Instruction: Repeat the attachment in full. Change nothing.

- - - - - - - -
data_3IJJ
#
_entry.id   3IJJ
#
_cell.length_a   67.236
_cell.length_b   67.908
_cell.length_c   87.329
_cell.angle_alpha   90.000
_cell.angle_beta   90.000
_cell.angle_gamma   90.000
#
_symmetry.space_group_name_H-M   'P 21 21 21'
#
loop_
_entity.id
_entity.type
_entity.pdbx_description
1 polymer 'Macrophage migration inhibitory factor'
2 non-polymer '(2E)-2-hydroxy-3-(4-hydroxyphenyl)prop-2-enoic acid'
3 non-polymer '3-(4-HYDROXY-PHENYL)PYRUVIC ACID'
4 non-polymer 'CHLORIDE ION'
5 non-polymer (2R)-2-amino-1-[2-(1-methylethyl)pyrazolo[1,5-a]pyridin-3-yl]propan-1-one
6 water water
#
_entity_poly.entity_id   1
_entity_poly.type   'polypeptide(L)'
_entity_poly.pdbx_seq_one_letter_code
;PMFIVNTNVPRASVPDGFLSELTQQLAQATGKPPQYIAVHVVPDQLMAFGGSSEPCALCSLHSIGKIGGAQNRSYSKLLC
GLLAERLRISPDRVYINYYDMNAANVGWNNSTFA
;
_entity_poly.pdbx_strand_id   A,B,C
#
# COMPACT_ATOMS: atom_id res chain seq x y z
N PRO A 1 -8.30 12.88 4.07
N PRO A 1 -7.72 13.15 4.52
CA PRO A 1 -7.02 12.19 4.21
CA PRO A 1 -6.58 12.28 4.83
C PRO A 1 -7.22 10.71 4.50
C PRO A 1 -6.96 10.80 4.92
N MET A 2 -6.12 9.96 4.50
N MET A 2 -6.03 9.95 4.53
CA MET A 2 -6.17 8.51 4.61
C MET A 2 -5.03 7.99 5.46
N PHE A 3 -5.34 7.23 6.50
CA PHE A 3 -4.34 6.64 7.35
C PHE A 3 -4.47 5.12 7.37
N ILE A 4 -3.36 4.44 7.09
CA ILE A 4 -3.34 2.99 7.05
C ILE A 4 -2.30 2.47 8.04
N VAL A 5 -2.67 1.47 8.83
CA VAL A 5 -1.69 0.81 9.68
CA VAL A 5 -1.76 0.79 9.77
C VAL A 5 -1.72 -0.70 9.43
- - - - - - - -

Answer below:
data_3IJJ
#
_entry.id   3IJJ
#
_cell.length_a   67.236
_cell.length_b   67.908
_cell.length_c   87.329
_cell.angle_alpha   90.000
_cell.angle_beta   90.000
_cell.angle_gamma   90.000
#
_symmetry.space_group_name_H-M   'P 21 21 21'
#
loop_
_entity.id
_entity.type
_entity.pdbx_description
1 polymer 'Macrophage migration inhibitory factor'
2 non-polymer '(2E)-2-hydroxy-3-(4-hydroxyphenyl)prop-2-enoic acid'
3 non-polymer '3-(4-HYDROXY-PHENYL)PYRUVIC ACID'
4 non-polymer 'CHLORIDE ION'
5 non-polymer (2R)-2-amino-1-[2-(1-methylethyl)pyrazolo[1,5-a]pyridin-3-yl]propan-1-one
6 water water
#
_entity_poly.entity_id   1
_entity_poly.type   'polypeptide(L)'
_entity_poly.pdbx_seq_one_letter_code
;PMFIVNTNVPRASVPDGFLSELTQQLAQATGKPPQYIAVHVVPDQLMAFGGSSEPCALCSLHSIGKIGGAQNRSYSKLLC
GLLAERLRISPDRVYINYYDMNAANVGWNNSTFA
;
_entity_poly.pdbx_strand_id   A,B,C
#
# COMPACT_ATOMS: atom_id res chain seq x y z
N PRO A 1 -8.30 12.88 4.07
N PRO A 1 -7.72 13.15 4.52
CA PRO A 1 -7.02 12.19 4.21
CA PRO A 1 -6.58 12.28 4.83
C PRO A 1 -7.22 10.71 4.50
C PRO A 1 -6.96 10.80 4.92
N MET A 2 -6.12 9.96 4.50
N MET A 2 -6.03 9.95 4.53
CA MET A 2 -6.17 8.51 4.61
C MET A 2 -5.03 7.99 5.46
N PHE A 3 -5.34 7.23 6.50
CA PHE A 3 -4.34 6.64 7.35
C PHE A 3 -4.47 5.12 7.37
N ILE A 4 -3.36 4.44 7.09
CA ILE A 4 -3.34 2.99 7.05
C ILE A 4 -2.30 2.47 8.04
N VAL A 5 -2.67 1.47 8.83
CA VAL A 5 -1.69 0.81 9.68
CA VAL A 5 -1.76 0.79 9.77
C VAL A 5 -1.72 -0.70 9.43